Friday, May 01, 2009

The Republican brand crumbles

Blogging against the Republican Party is becoming too easy. After utterly blowing the first 100 days of the Obama administration the Republicans have launched an attempt to re-brand themselves that is doomed to failure. Why? Because it's just more of the same. There's absolutely nothing new here, and the American people have already rejected what the Republican Party offered in 2006 and 2008. Offering the same thing all over again is a recipe for failure, especially when you are up against Barack Obama.

Let's briefly review the 100 days of "fail" brought to the GOP by John Boehner, Eric Cantor, and Mitch McConnell:

1. The GOP failed to block a single Obama agenda item while at the same time letting the GOP be branded as the "Party of No." To the extent that the economy turns around as the result of Obama's stimulus package, Republicans will have no claim whatsoever to that success. The Republicans have painted themselves into a corner where they have to hope that the United States fails economically, and Americans sense--and resent--that fact.

2. The public face of the Republican Party is Rush Limbaugh, and no one in the GOP is allowed to contradict Limbaugh in public, and Rush Limbaugh is not well liked by the vast majority of Americans. Limbaugh is a millstone around the neck of the GOP.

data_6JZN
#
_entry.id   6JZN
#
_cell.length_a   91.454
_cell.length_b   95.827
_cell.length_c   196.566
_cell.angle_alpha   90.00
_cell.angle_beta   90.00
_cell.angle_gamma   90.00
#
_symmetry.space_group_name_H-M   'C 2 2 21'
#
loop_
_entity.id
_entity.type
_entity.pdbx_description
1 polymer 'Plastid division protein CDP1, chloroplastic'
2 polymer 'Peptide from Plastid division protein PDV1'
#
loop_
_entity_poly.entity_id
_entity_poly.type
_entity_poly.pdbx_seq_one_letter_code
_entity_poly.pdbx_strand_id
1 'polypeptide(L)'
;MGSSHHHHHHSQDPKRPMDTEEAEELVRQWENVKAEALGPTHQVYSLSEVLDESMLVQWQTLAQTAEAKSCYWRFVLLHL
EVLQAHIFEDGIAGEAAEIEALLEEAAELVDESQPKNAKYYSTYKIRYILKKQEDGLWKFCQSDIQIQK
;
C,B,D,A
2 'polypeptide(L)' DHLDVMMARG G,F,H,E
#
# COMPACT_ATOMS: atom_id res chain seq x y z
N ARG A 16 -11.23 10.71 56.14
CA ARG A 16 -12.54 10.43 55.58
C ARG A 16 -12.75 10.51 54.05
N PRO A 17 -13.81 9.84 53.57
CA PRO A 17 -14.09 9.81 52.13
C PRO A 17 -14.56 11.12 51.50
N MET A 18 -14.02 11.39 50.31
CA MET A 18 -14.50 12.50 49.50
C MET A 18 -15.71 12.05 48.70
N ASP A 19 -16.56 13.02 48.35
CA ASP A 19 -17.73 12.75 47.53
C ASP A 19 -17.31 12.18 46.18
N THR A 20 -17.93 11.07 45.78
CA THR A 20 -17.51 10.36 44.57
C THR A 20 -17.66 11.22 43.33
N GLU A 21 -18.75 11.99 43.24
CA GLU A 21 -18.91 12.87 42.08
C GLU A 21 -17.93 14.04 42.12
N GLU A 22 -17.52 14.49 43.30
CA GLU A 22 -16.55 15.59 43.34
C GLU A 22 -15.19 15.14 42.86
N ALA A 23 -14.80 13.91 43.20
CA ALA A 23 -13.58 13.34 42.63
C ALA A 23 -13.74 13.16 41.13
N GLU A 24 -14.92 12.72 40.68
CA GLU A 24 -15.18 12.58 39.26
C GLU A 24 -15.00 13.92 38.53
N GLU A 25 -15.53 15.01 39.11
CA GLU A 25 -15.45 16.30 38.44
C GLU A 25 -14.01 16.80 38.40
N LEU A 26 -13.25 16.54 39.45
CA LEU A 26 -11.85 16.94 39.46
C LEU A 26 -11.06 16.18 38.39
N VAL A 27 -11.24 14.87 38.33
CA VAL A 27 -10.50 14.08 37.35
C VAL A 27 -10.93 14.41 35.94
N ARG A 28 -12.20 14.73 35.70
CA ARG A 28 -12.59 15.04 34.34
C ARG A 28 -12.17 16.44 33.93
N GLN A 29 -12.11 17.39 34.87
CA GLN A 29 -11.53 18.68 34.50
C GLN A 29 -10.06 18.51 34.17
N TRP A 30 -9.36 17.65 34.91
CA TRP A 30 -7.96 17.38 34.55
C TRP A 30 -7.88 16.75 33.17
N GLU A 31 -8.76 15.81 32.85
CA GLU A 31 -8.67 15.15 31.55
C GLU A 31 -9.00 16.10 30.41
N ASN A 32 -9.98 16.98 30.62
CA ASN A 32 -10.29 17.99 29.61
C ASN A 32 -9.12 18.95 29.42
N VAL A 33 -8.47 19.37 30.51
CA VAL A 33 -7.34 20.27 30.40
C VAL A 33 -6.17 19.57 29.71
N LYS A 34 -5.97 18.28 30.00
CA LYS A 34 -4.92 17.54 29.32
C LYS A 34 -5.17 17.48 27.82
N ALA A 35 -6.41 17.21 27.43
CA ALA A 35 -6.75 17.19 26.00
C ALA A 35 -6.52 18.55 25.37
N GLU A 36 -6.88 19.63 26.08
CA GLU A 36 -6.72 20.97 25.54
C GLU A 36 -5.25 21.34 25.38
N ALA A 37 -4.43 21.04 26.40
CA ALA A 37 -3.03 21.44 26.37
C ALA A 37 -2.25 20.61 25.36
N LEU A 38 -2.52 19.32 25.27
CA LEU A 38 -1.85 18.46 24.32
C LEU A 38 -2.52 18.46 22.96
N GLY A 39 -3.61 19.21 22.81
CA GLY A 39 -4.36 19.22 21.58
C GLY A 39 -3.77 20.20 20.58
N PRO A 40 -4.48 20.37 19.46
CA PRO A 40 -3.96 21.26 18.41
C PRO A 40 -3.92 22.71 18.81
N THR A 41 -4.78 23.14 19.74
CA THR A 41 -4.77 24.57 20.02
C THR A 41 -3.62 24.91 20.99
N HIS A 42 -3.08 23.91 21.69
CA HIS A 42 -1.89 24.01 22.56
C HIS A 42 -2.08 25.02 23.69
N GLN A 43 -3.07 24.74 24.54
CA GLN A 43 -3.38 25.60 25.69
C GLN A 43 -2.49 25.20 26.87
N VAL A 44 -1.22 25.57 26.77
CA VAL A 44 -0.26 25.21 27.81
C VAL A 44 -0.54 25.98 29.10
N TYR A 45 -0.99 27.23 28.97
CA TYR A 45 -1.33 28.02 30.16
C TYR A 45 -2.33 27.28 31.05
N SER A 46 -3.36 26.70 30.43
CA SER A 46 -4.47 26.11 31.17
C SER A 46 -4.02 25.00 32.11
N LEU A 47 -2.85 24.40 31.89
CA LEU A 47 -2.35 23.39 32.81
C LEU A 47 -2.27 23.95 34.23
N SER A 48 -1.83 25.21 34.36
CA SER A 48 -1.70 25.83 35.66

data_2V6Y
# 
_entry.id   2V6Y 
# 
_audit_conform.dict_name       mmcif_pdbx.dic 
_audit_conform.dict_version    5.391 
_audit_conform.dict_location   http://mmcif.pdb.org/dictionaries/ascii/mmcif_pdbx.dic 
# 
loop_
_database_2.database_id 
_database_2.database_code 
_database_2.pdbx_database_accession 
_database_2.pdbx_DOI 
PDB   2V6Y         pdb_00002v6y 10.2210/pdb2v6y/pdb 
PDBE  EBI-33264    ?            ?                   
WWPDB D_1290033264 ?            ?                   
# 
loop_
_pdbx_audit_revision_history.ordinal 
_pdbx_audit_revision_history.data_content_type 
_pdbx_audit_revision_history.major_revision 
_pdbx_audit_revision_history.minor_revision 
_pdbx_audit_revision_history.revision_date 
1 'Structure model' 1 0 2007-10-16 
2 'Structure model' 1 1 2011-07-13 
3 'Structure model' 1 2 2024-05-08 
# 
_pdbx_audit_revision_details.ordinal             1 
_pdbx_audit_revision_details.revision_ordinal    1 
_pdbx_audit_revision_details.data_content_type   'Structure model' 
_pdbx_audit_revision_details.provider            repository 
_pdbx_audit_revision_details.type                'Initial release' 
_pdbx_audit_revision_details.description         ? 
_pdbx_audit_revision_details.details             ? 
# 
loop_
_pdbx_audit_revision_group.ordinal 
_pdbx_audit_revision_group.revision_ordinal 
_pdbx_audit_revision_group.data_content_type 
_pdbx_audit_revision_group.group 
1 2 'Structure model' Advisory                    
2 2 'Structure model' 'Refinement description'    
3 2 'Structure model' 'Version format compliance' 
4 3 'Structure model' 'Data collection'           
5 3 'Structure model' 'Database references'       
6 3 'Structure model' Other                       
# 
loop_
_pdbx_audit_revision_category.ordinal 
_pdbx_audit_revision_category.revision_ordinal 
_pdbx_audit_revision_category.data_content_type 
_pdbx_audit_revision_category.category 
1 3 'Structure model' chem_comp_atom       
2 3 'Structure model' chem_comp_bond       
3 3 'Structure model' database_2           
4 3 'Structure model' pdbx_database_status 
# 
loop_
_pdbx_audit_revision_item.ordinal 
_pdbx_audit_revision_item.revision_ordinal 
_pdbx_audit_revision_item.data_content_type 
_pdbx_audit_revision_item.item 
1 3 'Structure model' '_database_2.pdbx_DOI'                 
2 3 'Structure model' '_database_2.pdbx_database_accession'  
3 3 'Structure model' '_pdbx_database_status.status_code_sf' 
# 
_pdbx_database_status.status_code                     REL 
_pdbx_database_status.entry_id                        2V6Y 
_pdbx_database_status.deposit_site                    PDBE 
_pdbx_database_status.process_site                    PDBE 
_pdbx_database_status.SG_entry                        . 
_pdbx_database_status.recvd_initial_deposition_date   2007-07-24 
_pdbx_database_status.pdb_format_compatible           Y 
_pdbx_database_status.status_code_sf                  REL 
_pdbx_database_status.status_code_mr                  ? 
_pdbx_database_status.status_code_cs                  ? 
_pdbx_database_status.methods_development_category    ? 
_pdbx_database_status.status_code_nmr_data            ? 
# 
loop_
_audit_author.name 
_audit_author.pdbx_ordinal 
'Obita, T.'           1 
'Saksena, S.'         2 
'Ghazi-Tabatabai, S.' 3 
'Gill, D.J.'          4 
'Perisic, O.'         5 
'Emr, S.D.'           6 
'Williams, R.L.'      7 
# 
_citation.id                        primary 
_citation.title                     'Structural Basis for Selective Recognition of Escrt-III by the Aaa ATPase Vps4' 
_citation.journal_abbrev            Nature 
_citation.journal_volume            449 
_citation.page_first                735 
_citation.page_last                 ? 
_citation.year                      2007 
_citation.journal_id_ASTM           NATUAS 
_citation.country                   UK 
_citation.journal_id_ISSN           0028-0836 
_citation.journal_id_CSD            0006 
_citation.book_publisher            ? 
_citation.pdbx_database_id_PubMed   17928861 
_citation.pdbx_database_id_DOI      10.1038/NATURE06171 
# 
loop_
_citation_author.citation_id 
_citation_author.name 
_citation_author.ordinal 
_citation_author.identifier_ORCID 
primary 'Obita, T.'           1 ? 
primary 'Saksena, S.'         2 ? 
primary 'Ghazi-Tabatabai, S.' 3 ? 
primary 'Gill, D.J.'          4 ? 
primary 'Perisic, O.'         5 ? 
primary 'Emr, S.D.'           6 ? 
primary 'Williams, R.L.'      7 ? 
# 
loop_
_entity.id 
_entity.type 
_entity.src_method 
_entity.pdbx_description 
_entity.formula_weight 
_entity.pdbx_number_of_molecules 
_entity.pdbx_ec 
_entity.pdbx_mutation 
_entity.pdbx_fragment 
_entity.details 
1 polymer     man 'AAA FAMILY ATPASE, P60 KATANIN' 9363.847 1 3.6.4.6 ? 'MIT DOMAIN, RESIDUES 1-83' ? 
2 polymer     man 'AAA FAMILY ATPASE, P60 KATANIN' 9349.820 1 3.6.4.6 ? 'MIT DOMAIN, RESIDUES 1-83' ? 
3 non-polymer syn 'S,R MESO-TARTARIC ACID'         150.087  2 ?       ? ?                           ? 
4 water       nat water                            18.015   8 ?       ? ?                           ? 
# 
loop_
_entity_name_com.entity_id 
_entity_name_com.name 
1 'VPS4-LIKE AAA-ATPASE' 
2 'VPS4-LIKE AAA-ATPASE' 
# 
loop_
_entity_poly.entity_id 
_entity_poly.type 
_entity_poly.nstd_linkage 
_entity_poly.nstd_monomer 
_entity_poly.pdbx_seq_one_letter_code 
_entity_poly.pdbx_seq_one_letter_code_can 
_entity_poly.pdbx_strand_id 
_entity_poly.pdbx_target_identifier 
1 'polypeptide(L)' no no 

3. The agenda of the Republican Party is almost entirely devoted to self-defense at this point. Most of the Republican Party's energy is now devoted to keeping Dick Cheney out from in front of a war crimes tribunal. With all their energy devoted to obstruction, GOPers find themselves without the energy or ideas to compete with a positive force like Barack Obama. Dick Cheney is a giant iron ball chained to the leg of the Republican Party.

4. Sarah Palin, the designated next Republican presidential candidate, has already fatally damaged her 2012 campaign, but there is no way that the GOP will be able to select someone else. Palin has the nomination sewn up and will lose to Obama by what may be the largest margin in American history. Obama will start his second term with amazing political capital.

5. Americans are fleeing from the Republican Party: a mere 21% of Americans are willing to self-identify as Republicans, compared to 35% who self-identify as Democrats. There are still pockets of strong Republican support, but Republicans are not going to be able to compete nationally in the foreseeable future.